The P10 Plus resembles its Apple competitor more than a little, too, but these days we’d be hard pressed to find a flagship that didn’t. It’s got the classic all-metal unibody with rounded corners, and a dual-camera setup on the back.

This is embedded in its antenna bar at the top, with no camera bump whatsoever: again, ner ner Apple. And of course, there’s a 3.5mm headphone jack, because – well, you get the picture.

On the comfortably curved bottom edge, you’ll find a solo speaker, centred USB Type-C port and that much-loved headphone jack.

Switch to the top and you’ll find an IR blaster, something that’s becoming a bit of a rarity lately. The top of the left edge houses the SIM and microSD slot, and on the right edge there’s the volume rocker at the top, and, on our Graphite Black handset, a rather lovely etched power key edged in red.

This one little design touch is surprising given the low-key look of the rest of the phone, but there are many (MANY) other color options available if you’d like something more fun.

There are seven versions of the Huawei P10 Plus in all:

  • The basic metals, namely Graphite Black, Mystic Silver and Rose Gold.
  • Pantone-collaboration Greenery (color of the year, apparently. Color of our nan’s bathroom suite, also).
  • Ceramic White (note: not actually ceramic).
  • Two in ‘hyper diamond’ anti-fingerprint finish, called Dazzling Blue and Dazzling Gold.

Of course, if you want anything other than black, it’ll be a toss-up whether your country and network offers it. 

Always the way with funky colors, like the Google Pixel’s ‘Really Blue’ option that turned up many months after the black and silver versions (in the UK, at least).


  • QHD resolution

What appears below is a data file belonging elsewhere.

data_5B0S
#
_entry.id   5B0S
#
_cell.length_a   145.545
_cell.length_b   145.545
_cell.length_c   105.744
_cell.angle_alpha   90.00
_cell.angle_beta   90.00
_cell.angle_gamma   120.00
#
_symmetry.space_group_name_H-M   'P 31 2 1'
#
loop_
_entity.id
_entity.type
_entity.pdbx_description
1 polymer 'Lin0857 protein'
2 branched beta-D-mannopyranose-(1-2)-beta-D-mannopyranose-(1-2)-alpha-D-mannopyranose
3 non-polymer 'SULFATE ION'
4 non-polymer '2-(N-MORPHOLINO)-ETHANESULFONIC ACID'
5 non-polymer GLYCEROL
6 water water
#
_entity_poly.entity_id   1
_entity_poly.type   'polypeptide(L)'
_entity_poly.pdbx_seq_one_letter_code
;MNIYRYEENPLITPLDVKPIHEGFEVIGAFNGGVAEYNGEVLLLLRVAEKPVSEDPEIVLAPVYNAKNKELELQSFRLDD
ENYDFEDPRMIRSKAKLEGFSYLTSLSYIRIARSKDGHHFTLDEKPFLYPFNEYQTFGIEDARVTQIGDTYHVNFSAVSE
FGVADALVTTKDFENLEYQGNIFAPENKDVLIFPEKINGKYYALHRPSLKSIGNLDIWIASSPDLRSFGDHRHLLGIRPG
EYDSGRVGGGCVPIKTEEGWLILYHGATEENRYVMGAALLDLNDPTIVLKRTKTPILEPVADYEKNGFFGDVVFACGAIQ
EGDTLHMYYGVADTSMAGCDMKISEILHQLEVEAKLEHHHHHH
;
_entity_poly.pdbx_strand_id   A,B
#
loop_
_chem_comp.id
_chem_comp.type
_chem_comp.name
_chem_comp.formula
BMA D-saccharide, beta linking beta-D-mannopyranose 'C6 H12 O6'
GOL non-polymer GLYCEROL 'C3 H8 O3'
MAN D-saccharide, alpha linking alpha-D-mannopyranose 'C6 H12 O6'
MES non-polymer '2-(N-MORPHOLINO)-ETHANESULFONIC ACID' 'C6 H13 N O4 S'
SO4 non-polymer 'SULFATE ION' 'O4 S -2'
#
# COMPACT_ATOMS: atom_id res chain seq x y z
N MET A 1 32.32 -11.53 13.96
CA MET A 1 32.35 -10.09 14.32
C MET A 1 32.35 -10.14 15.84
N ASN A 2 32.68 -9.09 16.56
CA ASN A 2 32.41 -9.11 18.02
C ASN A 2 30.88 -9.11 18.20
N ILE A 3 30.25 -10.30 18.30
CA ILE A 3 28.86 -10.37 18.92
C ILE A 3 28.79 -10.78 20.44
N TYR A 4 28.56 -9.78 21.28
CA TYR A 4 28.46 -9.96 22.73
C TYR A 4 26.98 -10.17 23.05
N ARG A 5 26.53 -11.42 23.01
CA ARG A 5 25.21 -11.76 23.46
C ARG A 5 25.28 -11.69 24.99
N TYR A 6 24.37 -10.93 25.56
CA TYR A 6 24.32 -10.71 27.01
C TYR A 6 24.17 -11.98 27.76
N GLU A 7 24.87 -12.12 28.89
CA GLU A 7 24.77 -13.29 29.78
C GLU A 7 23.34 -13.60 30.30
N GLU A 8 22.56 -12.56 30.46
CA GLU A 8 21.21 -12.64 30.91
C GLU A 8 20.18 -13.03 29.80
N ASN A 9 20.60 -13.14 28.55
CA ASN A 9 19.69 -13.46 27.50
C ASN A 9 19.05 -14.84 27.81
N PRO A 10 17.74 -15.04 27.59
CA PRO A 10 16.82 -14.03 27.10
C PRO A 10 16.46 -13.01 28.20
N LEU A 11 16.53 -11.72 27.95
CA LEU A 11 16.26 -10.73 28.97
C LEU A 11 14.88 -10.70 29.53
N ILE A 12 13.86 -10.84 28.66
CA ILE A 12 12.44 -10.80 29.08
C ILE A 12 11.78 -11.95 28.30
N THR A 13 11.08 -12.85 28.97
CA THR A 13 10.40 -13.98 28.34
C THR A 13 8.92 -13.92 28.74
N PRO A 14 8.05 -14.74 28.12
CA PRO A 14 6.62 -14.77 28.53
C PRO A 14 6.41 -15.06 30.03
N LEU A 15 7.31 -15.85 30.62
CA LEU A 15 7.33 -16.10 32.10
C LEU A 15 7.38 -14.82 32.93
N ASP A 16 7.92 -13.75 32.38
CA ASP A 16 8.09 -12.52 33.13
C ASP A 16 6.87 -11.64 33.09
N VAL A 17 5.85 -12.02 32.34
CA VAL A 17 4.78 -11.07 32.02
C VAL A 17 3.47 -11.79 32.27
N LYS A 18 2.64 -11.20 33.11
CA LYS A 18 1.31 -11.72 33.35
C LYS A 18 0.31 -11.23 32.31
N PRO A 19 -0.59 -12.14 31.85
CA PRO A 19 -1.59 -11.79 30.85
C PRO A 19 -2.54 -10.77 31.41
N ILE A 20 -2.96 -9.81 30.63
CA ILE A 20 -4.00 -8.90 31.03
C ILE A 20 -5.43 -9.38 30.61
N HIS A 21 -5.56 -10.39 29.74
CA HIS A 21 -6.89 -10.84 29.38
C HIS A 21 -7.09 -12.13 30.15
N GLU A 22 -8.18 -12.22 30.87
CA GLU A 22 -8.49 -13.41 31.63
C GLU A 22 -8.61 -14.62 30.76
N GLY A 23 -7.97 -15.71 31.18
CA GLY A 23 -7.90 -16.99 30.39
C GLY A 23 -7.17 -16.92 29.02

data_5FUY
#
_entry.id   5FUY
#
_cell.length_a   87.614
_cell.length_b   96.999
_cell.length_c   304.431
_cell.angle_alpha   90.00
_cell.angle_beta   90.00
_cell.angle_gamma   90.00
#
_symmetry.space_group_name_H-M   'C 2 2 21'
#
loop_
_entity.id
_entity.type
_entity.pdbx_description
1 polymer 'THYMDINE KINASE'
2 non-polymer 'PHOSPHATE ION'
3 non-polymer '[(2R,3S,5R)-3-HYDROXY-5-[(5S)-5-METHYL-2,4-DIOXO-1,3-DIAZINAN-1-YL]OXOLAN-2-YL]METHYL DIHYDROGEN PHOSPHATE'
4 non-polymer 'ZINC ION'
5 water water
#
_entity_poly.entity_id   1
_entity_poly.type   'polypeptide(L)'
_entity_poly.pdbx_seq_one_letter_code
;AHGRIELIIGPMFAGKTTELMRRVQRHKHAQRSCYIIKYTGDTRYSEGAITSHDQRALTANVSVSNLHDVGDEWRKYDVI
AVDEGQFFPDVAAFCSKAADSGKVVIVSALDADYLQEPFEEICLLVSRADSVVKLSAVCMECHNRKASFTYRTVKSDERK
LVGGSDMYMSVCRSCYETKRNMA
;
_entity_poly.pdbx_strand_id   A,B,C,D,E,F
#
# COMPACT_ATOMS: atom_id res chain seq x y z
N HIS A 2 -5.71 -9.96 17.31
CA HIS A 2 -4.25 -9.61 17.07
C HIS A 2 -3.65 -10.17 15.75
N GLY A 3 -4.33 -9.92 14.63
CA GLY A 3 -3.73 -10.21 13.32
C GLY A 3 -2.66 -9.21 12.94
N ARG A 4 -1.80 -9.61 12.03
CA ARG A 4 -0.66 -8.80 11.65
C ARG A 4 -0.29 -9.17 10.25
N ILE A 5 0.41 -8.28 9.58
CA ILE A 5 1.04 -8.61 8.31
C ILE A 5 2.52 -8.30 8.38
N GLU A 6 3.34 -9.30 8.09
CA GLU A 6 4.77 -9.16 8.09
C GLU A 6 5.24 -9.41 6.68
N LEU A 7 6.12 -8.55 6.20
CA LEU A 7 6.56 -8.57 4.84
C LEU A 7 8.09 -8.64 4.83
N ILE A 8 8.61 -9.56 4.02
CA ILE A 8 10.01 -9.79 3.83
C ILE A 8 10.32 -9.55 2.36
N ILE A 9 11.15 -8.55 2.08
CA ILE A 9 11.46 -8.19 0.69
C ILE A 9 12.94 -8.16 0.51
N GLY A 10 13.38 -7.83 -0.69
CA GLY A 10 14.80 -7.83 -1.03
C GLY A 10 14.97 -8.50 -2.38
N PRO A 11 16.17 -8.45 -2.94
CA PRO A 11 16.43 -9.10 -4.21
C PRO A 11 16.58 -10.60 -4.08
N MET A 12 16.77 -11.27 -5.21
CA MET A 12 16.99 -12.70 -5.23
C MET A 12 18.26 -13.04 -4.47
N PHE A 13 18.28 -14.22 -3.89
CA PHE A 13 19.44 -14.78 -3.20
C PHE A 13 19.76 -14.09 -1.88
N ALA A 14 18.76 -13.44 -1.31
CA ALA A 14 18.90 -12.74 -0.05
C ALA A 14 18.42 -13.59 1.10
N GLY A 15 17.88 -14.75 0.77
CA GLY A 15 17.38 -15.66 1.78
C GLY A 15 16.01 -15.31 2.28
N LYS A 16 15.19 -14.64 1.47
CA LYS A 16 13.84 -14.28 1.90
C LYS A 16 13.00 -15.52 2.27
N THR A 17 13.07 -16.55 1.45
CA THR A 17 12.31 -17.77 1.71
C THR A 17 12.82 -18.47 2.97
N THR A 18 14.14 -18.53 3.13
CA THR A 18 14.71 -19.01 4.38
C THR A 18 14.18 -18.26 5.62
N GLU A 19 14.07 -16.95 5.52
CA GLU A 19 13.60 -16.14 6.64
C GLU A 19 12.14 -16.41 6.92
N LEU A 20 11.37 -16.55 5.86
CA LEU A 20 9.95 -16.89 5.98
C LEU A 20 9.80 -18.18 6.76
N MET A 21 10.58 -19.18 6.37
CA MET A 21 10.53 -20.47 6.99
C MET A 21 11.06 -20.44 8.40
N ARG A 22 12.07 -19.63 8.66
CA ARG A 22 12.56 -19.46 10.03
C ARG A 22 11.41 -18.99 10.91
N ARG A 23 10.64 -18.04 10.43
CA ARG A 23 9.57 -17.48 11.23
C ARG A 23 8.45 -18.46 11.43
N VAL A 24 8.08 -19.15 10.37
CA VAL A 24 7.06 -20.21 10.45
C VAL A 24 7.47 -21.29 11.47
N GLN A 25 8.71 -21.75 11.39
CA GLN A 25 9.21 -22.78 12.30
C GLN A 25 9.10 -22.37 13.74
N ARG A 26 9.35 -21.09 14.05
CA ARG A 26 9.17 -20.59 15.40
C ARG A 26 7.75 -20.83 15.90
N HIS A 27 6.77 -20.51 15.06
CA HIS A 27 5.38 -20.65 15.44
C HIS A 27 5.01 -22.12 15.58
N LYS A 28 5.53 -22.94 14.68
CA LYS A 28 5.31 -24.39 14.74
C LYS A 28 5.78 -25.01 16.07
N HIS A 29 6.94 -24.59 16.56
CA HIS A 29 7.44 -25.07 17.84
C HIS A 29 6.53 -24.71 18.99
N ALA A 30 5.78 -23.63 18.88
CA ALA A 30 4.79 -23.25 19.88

• Tough Gorilla Glass 5
  • Picks up grease

Taking the P10 Plus out of its rather beautiful double-doored box, you’ll go to peel off the plastic screen covering and find another one underneath. 

Some manufacturers, like OnePlus, have started pre-applying plastic screen protectors to new phones – presumably to save people who buy them from bubbles and misaligned edges – and it seems Huawei has joined them.

You can peel the protector off very easily, and you’ll be tempted to because it feels and looks really horrible on your expensive box-fresh phone.

However, the screen is surprisingly not oleophobic (which is a coating applied to most phone screens to repel oil), so if you do remove the protector, not only are you more susceptible to smashing but your phone will become a disgusting grease-fest too. What a choice.

On the bright side, the display does come with Gorilla Glass 5, so you have some inbuilt crack protection even without the plastic cover. It’s bright and colorful, with slim side bezels, and somehow looks more integrated into the phone than many. It won’t outshine a Samsung panel, but it’s plenty pretty enough for most.

It’s also good enough for mobile VR, with the generous size, 1440 x 2560 resolution and 540 pixels per inch giving an immersive experience even right by your eyeballs.